The four volumes of the Groyser verterbukh fun der yidisher shprakh, the unfinished, unabridged Yiddish-Yiddish dictionary by Judah Achilles Joffe, were invaluable for words beginning with alef, about 20 percent of the vocabulary. Nokhem Stutshkov’s thesaurus, Oytser fun der yidisher shprakh (1950), often helped confirm our understanding of a word. Dictionaries of Russian, Polish, Ukrainian and German played a role. And when a definition remained unclear, we needed to search out literary examples of the word used in context, to determine the actual usage.
We decided early on to adapt the old adage, “many hands make light work,” to “many eyes make fewer errors.” Each word and definition needed to be looked at several times, particularly since the various team members brought different linguistic skills to the project. In our first pass at translation, we had two translators, working independently, prepare separate definitions. These were reconciled by a third team member, using a home-grown file format that made it possible simultaneously to see the Yiddish, the French definition, and the two independent English translations, and to click a button to accept or edit them as needed. The results of this process were then reviewed again, so that each definition (out of fifty-three thousand total) was looked at at least four times by at least three different team members.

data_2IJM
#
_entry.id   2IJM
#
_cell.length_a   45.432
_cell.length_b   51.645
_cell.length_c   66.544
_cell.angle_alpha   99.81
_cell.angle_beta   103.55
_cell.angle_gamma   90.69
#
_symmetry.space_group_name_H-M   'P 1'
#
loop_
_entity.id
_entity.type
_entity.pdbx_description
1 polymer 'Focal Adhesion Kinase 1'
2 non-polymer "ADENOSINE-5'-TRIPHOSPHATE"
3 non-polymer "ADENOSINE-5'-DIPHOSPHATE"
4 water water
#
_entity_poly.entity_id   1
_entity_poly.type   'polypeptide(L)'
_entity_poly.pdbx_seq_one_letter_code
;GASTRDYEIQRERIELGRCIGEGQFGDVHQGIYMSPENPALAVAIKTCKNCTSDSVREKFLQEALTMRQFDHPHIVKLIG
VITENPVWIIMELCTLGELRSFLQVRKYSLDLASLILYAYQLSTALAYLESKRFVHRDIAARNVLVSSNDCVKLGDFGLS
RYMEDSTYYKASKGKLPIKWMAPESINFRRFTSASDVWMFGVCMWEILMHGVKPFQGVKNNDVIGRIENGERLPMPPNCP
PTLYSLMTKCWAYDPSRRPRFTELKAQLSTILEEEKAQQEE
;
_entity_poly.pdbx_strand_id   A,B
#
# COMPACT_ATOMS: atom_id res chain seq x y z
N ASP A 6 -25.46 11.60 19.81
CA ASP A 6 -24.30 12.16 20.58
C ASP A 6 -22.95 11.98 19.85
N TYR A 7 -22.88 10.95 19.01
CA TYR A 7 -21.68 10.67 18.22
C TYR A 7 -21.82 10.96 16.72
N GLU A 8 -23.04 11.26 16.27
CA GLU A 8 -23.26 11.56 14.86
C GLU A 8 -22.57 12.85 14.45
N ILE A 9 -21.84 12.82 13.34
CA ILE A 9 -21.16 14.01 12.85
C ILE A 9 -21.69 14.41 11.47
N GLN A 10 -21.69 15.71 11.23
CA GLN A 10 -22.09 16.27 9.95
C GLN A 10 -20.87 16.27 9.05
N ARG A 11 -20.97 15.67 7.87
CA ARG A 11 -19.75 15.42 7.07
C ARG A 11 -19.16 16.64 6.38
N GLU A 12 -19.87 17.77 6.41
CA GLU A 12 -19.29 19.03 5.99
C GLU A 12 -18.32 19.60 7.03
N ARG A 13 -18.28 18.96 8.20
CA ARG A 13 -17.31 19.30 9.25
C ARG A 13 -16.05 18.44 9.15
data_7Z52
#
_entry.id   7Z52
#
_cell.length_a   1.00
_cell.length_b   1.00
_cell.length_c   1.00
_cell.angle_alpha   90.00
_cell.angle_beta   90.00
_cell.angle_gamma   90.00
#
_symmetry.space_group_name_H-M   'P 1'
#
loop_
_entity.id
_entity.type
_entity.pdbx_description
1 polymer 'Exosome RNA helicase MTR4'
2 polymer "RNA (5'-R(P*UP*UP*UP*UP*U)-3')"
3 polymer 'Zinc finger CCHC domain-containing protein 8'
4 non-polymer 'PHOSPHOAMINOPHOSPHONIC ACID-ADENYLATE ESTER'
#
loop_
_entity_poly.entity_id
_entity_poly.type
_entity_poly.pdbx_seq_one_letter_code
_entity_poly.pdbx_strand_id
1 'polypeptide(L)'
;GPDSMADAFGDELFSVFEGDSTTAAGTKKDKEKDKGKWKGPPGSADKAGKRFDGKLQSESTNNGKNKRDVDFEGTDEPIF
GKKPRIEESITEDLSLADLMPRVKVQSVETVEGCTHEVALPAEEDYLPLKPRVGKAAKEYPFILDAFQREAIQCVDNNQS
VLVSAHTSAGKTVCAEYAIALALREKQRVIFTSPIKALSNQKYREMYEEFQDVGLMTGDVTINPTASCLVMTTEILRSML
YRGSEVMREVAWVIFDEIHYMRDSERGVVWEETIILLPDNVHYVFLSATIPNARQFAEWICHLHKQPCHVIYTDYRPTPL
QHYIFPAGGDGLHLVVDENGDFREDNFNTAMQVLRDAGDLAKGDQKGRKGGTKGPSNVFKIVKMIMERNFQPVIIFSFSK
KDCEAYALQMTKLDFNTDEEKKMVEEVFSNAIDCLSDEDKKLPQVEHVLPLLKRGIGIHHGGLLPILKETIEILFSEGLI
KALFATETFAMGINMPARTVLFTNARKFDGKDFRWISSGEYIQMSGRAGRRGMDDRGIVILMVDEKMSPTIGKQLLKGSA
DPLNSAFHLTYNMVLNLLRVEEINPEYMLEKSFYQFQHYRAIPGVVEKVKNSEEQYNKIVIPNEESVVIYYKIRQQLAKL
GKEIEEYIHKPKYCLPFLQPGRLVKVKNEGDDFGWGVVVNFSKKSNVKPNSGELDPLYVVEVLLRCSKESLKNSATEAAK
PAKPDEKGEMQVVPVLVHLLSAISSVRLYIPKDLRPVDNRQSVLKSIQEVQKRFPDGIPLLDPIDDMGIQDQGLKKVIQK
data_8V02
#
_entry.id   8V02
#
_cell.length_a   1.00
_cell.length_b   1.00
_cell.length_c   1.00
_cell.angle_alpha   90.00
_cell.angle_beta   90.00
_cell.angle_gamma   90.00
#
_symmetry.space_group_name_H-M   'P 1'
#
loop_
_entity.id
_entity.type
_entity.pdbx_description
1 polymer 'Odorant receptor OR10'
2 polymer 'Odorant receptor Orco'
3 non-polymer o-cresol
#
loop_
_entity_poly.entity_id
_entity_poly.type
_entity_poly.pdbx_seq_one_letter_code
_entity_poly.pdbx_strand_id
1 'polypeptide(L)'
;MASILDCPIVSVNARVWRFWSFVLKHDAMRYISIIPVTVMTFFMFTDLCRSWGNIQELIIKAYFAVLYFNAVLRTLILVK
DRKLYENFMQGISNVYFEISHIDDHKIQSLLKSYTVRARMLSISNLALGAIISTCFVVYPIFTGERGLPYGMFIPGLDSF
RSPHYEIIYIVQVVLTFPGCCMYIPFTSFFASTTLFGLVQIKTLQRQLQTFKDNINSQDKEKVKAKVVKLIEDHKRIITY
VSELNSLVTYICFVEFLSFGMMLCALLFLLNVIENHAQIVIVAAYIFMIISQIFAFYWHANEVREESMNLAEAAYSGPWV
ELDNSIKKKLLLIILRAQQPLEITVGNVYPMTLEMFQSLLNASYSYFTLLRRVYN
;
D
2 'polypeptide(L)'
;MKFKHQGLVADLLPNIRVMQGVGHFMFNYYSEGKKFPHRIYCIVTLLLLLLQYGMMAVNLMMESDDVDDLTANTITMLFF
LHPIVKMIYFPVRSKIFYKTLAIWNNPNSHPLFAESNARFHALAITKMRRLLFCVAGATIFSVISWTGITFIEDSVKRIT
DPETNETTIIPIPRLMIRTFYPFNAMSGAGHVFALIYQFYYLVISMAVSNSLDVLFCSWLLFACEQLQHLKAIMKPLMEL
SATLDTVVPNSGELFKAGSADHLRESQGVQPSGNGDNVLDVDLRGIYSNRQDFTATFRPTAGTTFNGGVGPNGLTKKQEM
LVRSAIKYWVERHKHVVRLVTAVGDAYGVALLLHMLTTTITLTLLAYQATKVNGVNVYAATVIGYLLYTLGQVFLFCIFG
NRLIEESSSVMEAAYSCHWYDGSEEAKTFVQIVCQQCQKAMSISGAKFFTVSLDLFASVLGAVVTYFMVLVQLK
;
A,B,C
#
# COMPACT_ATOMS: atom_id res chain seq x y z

Michael Rosenbush and Ana Berman did a great deal of the initial translating, together with Beinfeld and associate editors Barry Goldstein and Yankl Salant. I and the other three editors carried out the review process. Our project manager, Elizabeth Kessin Berman, made it all possible by raising money, including a substantial grant from the Yiddish Forverts, which made working on the project possible for those of us not yet at retirement age.
The print version of the dictionary is scheduled for release in December by Indiana University Press, which has a strong Judaica catalog and a strong marketing tradition. In addition to the printed book, it has been our intention from the beginning to make the dictionary accessible online. We hope to have our website ready for the general public shortly after the print version is released. More information will be posted at Verterbukh.org when it is available.
In just one respect, the state of the Yiddish lexicography is still stuck in 1968: our work covers only Yiddish-English, and leaves English-Yiddish untouched. But fear not! The League for Yiddish is working on a new English-Yiddish dictionary, and we hope to see the results of their work in another couple of years.
Harry Bochner holds a Ph.D. in theoretical linguistics from Harvard, and, when not working on Yiddish dictionaries, makes his living as a computer programmer.